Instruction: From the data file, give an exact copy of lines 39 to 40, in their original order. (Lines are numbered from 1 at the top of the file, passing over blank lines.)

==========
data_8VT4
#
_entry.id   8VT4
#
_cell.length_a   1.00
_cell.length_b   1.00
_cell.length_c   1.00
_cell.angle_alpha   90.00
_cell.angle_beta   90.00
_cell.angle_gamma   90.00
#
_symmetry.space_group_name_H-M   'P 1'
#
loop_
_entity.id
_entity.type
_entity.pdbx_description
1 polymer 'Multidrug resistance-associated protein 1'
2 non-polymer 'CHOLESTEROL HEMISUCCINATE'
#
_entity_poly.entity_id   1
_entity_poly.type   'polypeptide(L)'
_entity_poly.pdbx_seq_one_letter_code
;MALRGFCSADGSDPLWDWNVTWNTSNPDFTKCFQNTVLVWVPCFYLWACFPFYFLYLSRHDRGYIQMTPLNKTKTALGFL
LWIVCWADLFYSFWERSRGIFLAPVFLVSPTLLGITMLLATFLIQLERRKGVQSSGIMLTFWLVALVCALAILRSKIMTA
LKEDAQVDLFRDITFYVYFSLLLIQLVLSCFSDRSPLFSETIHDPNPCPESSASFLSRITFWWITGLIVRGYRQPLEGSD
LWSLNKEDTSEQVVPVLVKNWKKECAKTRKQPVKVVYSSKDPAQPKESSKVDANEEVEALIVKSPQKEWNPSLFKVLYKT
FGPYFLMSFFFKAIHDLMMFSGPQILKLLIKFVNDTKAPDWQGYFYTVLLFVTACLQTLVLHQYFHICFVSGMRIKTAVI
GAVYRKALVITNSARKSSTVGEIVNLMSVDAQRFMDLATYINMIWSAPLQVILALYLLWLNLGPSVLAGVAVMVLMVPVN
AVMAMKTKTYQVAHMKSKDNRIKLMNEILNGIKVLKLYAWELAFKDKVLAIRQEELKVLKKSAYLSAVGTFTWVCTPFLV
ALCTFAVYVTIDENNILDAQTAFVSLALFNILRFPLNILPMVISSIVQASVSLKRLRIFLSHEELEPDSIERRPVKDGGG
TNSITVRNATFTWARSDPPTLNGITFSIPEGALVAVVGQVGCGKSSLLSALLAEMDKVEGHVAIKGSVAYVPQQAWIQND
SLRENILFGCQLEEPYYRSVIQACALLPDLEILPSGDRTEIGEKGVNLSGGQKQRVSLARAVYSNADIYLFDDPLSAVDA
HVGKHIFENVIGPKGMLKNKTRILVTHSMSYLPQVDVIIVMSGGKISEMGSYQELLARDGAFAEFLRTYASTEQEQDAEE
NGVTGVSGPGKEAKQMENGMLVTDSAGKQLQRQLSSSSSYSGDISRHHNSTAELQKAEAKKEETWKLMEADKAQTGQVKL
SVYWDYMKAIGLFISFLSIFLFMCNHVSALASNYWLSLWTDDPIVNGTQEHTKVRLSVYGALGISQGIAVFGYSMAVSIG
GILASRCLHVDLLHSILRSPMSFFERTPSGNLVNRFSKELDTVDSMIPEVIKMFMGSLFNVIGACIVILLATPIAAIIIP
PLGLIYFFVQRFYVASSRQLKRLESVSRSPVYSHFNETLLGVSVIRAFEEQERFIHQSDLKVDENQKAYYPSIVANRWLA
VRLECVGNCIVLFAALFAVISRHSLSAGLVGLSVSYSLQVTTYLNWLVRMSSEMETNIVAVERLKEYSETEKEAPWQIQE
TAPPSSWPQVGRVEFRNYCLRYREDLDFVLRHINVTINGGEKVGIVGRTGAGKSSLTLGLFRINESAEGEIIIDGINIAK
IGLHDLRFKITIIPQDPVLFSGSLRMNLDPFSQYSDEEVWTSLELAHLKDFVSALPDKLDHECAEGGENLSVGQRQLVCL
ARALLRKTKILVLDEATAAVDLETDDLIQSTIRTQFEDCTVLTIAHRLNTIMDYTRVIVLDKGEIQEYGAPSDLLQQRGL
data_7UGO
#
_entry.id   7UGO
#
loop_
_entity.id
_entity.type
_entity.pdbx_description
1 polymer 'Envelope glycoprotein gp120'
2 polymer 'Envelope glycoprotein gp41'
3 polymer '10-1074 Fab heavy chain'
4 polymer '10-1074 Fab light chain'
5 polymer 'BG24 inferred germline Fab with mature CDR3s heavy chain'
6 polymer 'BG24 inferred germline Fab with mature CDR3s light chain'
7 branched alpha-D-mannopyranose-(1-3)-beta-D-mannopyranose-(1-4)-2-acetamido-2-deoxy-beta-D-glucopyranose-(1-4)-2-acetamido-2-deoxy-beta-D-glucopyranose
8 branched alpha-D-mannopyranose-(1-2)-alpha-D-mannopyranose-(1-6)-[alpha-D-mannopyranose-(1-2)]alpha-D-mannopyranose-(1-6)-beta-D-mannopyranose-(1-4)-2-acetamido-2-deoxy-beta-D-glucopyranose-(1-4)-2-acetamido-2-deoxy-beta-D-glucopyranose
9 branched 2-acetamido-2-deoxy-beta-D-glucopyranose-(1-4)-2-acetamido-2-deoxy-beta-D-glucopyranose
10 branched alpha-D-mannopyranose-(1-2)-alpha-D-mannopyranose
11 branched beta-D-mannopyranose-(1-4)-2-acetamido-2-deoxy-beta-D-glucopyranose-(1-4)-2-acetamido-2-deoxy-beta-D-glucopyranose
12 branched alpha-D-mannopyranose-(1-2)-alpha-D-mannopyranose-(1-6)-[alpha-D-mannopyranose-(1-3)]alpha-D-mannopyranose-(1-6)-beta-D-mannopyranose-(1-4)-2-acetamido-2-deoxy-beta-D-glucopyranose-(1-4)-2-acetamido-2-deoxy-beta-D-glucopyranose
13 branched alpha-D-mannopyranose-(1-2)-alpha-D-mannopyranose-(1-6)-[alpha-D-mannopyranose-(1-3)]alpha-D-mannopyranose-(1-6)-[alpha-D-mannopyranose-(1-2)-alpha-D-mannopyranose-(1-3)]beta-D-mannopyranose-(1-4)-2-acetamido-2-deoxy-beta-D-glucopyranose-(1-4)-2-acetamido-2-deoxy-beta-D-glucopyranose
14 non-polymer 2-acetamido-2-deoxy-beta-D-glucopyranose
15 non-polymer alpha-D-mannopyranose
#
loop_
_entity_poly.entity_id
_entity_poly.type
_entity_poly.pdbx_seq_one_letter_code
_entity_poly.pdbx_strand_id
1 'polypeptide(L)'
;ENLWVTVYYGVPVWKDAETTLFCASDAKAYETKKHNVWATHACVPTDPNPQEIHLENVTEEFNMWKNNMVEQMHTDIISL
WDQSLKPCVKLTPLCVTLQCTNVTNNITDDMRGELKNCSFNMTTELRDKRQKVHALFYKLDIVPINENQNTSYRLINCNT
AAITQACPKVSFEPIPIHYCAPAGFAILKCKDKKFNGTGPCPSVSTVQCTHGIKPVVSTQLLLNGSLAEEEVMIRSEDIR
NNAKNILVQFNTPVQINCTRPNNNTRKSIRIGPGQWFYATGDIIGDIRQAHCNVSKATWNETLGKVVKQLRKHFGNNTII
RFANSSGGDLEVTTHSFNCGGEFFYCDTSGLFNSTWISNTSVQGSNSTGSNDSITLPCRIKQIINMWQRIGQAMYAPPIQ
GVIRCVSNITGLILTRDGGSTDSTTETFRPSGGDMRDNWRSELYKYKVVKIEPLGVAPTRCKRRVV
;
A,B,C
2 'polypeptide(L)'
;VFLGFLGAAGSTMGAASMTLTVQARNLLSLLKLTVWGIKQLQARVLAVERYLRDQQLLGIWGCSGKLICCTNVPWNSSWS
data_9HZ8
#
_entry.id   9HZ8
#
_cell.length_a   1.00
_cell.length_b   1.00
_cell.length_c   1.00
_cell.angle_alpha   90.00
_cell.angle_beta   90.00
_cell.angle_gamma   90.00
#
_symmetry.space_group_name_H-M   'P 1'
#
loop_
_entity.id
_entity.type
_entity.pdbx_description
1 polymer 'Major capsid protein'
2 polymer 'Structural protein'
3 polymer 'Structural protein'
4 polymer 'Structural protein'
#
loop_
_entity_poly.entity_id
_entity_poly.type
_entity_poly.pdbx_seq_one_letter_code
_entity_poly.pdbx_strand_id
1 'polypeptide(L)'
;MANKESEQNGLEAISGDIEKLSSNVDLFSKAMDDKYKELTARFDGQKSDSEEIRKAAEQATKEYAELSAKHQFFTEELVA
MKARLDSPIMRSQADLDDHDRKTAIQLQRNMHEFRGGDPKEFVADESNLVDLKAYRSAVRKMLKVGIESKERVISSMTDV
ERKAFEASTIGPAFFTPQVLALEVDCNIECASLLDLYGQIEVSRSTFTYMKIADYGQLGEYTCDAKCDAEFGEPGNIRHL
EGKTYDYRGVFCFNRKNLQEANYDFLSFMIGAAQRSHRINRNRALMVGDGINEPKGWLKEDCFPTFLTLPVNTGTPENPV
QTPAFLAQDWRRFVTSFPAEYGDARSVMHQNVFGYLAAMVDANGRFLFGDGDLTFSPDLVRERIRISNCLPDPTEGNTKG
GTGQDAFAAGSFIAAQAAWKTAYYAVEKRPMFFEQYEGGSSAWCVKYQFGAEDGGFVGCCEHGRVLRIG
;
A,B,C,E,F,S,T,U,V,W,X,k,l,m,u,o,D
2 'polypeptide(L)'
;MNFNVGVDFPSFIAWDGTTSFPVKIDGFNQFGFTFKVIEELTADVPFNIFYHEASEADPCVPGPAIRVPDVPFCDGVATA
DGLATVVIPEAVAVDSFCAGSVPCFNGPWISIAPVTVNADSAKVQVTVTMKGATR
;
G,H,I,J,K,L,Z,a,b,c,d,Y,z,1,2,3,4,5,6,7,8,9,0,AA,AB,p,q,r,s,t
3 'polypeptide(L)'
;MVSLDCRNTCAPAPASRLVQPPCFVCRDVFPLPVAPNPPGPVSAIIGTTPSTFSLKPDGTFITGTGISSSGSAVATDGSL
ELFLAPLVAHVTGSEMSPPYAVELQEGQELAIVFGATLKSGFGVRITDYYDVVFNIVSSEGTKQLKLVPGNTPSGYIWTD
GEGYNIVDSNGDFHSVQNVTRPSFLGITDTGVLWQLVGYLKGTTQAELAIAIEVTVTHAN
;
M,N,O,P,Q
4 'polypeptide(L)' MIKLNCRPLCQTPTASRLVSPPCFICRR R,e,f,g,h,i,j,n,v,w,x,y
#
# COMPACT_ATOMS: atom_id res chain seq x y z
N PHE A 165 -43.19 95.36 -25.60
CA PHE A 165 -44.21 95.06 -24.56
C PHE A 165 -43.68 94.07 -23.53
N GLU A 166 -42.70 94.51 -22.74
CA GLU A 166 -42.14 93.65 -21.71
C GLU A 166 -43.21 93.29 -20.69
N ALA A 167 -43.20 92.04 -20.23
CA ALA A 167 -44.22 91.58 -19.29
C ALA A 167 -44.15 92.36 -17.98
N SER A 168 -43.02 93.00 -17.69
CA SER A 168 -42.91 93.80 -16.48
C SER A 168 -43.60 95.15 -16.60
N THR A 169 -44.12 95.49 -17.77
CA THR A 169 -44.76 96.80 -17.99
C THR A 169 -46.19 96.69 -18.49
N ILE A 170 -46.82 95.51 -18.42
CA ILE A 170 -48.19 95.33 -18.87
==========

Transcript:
VRLECVGNCIVLFAALFAVISRHSLSAGLVGLSVSYSLQVTTYLNWLVRMSSEMETNIVAVERLKEYSETEKEAPWQIQE
TAPPSSWPQVGRVEFRNYCLRYREDLDFVLRHINVTINGGEKVGIVGRTGAGKSSLTLGLFRINESAEGEIIIDGINIAK